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Metro Busway (previously known as Metro Liner and Metro Transitway) is a system of limited-stop bus services with bus rapid transit (BRT) features that operate primarily along exclusive or semi-exclusive roadways known locally as a "busway" or "transitway." There are currently two lines in the system, the Orange Line in the San Fernando Valley, and the Silver Line between El Monte, Downtown Los Angeles and San Pedro. The Los Angeles County Metropolitan Transportation Authority (Metro) operates the system.

Metro Busway
LA metro liner with bicycle rack.jpg
LocaleLos Angeles County, California
Transit typeBus rapid transit
Number of lines2
Number of stations28
Daily ridership42,334 (average weekday, May 2016)[1]
Began operation2005
Operator(s)Los Angeles County Metropolitan Transportation Authority (Metro)
System length60 mi (96.6 km)
System map

System Map as of Spring 2012.

The first route to open was the Orange Line, a BRT service which began operating on October 29, 2005, and runs along the exclusive Orange Line Busway. The Silver Line, a freeway express route which runs along the pre-existing Harbor Transitway & El Monte Busway, began operating on December 13, 2009.

Metro Busway routes are designed to mimic Metro Rail services, in both the vehicle's design and their operation. Buses on both lines use a silver livery (similar to the one used on Metro Rail), passengers can board at any door, and vehicles receive priority at intersections. Like Metro Rail, Metro Busway operates on a proof-of-payment system, and passengers who have a fare product loaded onto a TAP card can board from any door. TAP cards can be purchased at ticket vending machines (TVMs) located at most stations.

Current SystemEdit


Metro Busway lines are named after colors and designated with colored squares. These colors and square icons are used to distinguish the lines on Metro's maps. Metro also uses colors for its Metro Rail lines but designates rail lines with colored circle icons.

Two Metro Busway lines operate in Los Angeles County:[2]

Line name Opening[2] Length[2] Stations[2] Termini
  Orange Line  2005 22 mi (35 km) 17 North Hollywood (east)
Chatsworth (north)
  Silver Line  2009[a] 38 mi (61 km) 11 El Monte Station (east)
Harbor Gateway Transit Center (south)
San Pedro (south)
  1. ^ While the roadways the Silver Line operates on opened as the El Monte Busway in 1973 and as the Harbor Transitway in 1996, the Silver Line was not established as a through route until 2009.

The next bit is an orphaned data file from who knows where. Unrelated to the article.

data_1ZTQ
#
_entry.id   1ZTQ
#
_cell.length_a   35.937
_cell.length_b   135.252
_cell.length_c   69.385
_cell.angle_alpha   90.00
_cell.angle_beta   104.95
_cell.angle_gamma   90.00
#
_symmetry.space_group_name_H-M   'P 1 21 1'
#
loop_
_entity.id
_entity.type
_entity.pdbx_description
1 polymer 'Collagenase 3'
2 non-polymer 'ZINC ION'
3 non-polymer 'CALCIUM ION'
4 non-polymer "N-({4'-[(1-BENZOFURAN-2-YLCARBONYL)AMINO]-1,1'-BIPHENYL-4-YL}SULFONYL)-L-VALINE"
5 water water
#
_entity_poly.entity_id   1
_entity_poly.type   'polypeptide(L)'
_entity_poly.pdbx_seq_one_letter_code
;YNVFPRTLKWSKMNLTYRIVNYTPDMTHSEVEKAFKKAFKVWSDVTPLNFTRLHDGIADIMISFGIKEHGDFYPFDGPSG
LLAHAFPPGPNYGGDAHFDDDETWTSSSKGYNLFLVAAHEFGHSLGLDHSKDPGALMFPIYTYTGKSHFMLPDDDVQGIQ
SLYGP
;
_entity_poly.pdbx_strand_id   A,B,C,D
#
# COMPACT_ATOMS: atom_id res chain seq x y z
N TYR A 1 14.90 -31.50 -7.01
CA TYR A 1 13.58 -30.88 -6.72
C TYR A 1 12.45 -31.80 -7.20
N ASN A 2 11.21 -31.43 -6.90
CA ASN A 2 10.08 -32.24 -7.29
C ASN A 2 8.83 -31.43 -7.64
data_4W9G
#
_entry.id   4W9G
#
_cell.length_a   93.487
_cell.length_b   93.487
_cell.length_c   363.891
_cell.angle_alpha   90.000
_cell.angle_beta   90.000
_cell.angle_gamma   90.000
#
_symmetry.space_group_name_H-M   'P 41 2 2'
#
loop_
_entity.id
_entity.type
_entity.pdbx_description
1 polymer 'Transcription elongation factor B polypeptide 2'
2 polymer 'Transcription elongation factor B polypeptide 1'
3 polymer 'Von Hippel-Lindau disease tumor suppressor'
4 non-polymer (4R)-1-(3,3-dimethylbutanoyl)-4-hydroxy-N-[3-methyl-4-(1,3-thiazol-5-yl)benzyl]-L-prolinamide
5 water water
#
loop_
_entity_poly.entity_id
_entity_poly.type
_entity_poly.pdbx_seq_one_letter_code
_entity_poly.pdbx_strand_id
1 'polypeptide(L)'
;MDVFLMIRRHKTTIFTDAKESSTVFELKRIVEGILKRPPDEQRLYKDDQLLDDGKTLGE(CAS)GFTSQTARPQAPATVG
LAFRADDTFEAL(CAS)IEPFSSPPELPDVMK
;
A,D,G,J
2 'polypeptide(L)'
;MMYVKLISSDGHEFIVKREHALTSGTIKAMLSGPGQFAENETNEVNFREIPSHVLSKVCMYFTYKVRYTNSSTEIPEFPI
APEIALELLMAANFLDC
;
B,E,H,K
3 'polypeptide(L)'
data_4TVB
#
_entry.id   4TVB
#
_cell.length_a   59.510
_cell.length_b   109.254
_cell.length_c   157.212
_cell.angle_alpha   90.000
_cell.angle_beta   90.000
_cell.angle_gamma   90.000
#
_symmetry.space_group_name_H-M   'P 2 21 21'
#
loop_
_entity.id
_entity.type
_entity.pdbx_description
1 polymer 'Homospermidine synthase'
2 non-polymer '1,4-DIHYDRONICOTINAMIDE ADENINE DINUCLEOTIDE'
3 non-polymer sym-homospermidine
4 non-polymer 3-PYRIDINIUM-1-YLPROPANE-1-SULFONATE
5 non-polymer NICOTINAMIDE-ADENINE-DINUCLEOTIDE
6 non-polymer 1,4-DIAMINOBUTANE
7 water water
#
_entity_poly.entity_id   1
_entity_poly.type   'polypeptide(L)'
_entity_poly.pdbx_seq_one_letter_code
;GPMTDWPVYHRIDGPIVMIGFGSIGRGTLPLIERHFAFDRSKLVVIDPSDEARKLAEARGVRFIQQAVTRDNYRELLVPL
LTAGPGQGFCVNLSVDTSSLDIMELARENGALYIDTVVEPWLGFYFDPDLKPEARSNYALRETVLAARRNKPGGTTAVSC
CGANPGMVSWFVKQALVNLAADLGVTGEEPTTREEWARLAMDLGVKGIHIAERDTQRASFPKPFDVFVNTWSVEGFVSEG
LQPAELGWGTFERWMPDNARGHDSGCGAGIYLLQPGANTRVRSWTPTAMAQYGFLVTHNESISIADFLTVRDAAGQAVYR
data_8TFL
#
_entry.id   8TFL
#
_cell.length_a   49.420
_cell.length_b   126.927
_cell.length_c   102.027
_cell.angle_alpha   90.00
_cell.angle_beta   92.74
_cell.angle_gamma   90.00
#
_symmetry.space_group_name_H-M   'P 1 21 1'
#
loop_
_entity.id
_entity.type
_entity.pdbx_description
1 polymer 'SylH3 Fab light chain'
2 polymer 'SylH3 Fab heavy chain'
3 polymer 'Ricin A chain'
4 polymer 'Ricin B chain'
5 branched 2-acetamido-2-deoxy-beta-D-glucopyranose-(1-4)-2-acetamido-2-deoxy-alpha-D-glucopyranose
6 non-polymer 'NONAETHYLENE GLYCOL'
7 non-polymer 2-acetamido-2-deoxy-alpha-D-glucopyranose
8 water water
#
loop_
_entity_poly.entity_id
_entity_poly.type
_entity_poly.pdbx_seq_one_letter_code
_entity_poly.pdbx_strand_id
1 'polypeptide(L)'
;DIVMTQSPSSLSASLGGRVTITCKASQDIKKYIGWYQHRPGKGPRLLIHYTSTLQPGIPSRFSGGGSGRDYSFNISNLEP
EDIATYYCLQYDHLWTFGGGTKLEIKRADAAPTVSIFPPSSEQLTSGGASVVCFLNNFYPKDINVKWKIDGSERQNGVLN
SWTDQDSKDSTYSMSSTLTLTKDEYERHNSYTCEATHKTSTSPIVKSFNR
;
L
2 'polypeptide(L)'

These services operate on three corridors (in addition to city streets, where necessary):


These are Metro's maintenance facilities that facilitates the Liner buses:

  • Division 8 (West Valley)
  • Division 9 (El Monte/San Gabriel Valley)
  • Division 18 (South Bay)


The following table shows the timeline of BRT expansions:

Segment description Date opened Line(s) Endpoints # of new
Metro Orange Line initial segment October 29, 2005   Orange North Hollywood station to Warner Center Transit Hub 13 14
Canoga station December 27, 2006   Orange Canoga station 1
[Note 1]
Metro Silver Line initial segment December 13, 2009   Silver El Monte Station to Harbor Gateway Transit Center 8 26
37th Street/USC station December 12, 2010   Silver 37th Street/USC station 1
[Note 2]
Metro Orange Line Chatsworth Extension June 30, 2012   Orange Canoga station to Chatsworth station 4 4
Metro Silver Line San Pedro Extension December 13, 2015   Silver Harbor Gateway Transit Center to San Pedro (Pacific/21st Street) 2 8
Warner Center Shuttle June 24, 2018   Orange Canoga to Warner Center segment removed -1
[Note 3]
28 44


  1. ^ Canoga was an infill station on the Metro Orange Line, which opened one year later in 2006. The station was built to provide a parking lot near the Warner Center western terminus.
  2. ^ When the Metro Silver Line station opened in 2009, buses did not serve the existing 37th Street/USC station due to detours from the construction of the Metro Expo Line. Service to the station was added one year later in 2010.
  3. ^ The Canoga to Warner Center segment was removed and replaced with a high-frequency shuttle route that serves a larger area of the Warner Center area.


Metro plans to add three additional Metro Busway lines under its Twenty-eight by '28 initiative:


See alsoEdit


  1. ^ "Ridership Statistics". Los Angeles County Metropolitan Transportation Authority. Retrieved June 11, 2016.
  2. ^ a b c d "Facts At A Glance". Metro. Retrieved June 11, 2016.